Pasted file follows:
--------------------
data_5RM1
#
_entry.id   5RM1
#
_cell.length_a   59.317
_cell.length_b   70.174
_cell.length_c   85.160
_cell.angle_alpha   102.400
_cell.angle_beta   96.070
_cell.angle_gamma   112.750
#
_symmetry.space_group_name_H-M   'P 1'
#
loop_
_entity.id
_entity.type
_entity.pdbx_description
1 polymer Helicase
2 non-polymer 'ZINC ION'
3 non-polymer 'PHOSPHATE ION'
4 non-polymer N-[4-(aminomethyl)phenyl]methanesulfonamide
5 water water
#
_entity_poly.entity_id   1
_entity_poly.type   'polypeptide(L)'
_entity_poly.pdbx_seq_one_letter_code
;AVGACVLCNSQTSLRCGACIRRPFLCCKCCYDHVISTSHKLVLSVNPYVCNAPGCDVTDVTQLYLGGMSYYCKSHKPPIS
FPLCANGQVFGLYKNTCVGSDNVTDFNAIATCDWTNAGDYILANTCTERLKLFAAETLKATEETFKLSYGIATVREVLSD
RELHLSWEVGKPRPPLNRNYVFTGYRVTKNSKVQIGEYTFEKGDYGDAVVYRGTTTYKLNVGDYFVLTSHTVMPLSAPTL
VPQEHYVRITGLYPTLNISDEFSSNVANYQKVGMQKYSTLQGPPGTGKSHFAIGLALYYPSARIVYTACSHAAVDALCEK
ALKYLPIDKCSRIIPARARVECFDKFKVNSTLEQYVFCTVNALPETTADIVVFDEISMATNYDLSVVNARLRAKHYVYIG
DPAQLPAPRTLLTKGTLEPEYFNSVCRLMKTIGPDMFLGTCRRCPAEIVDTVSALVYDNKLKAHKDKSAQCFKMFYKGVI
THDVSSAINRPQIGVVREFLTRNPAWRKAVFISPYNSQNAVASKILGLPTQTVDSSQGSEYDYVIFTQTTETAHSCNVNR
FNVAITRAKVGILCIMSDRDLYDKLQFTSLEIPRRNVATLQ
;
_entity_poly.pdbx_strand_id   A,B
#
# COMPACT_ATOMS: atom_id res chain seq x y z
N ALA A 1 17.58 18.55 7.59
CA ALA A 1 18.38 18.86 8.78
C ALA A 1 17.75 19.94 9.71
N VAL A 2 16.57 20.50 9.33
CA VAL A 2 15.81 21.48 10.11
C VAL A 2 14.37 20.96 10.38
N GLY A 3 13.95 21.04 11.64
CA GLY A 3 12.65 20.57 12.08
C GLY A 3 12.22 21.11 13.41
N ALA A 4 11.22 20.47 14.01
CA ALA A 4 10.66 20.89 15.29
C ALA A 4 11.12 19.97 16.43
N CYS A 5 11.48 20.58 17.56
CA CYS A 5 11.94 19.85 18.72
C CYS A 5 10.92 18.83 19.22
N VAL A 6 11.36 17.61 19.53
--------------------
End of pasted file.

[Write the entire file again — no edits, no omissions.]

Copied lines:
data_5RM1
#
_entry.id   5RM1
#
_cell.length_a   59.317
_cell.length_b   70.174
_cell.length_c   85.160
_cell.angle_alpha   102.400
_cell.angle_beta   96.070
_cell.angle_gamma   112.750
#
_symmetry.space_group_name_H-M   'P 1'
#
loop_
_entity.id
_entity.type
_entity.pdbx_description
1 polymer Helicase
2 non-polymer 'ZINC ION'
3 non-polymer 'PHOSPHATE ION'
4 non-polymer N-[4-(aminomethyl)phenyl]methanesulfonamide
5 water water
#
_entity_poly.entity_id   1
_entity_poly.type   'polypeptide(L)'
_entity_poly.pdbx_seq_one_letter_code
;AVGACVLCNSQTSLRCGACIRRPFLCCKCCYDHVISTSHKLVLSVNPYVCNAPGCDVTDVTQLYLGGMSYYCKSHKPPIS
FPLCANGQVFGLYKNTCVGSDNVTDFNAIATCDWTNAGDYILANTCTERLKLFAAETLKATEETFKLSYGIATVREVLSD
RELHLSWEVGKPRPPLNRNYVFTGYRVTKNSKVQIGEYTFEKGDYGDAVVYRGTTTYKLNVGDYFVLTSHTVMPLSAPTL
VPQEHYVRITGLYPTLNISDEFSSNVANYQKVGMQKYSTLQGPPGTGKSHFAIGLALYYPSARIVYTACSHAAVDALCEK
ALKYLPIDKCSRIIPARARVECFDKFKVNSTLEQYVFCTVNALPETTADIVVFDEISMATNYDLSVVNARLRAKHYVYIG
DPAQLPAPRTLLTKGTLEPEYFNSVCRLMKTIGPDMFLGTCRRCPAEIVDTVSALVYDNKLKAHKDKSAQCFKMFYKGVI
THDVSSAINRPQIGVVREFLTRNPAWRKAVFISPYNSQNAVASKILGLPTQTVDSSQGSEYDYVIFTQTTETAHSCNVNR
FNVAITRAKVGILCIMSDRDLYDKLQFTSLEIPRRNVATLQ
;
_entity_poly.pdbx_strand_id   A,B
#
# COMPACT_ATOMS: atom_id res chain seq x y z
N ALA A 1 17.58 18.55 7.59
CA ALA A 1 18.38 18.86 8.78
C ALA A 1 17.75 19.94 9.71
N VAL A 2 16.57 20.50 9.33
CA VAL A 2 15.81 21.48 10.11
C VAL A 2 14.37 20.96 10.38
N GLY A 3 13.95 21.04 11.64
CA GLY A 3 12.65 20.57 12.08
C GLY A 3 12.22 21.11 13.41
N ALA A 4 11.22 20.47 14.01
CA ALA A 4 10.66 20.89 15.29
C ALA A 4 11.12 19.97 16.43
N CYS A 5 11.48 20.58 17.56
CA CYS A 5 11.94 19.85 18.72
C CYS A 5 10.92 18.83 19.22
N VAL A 6 11.36 17.61 19.53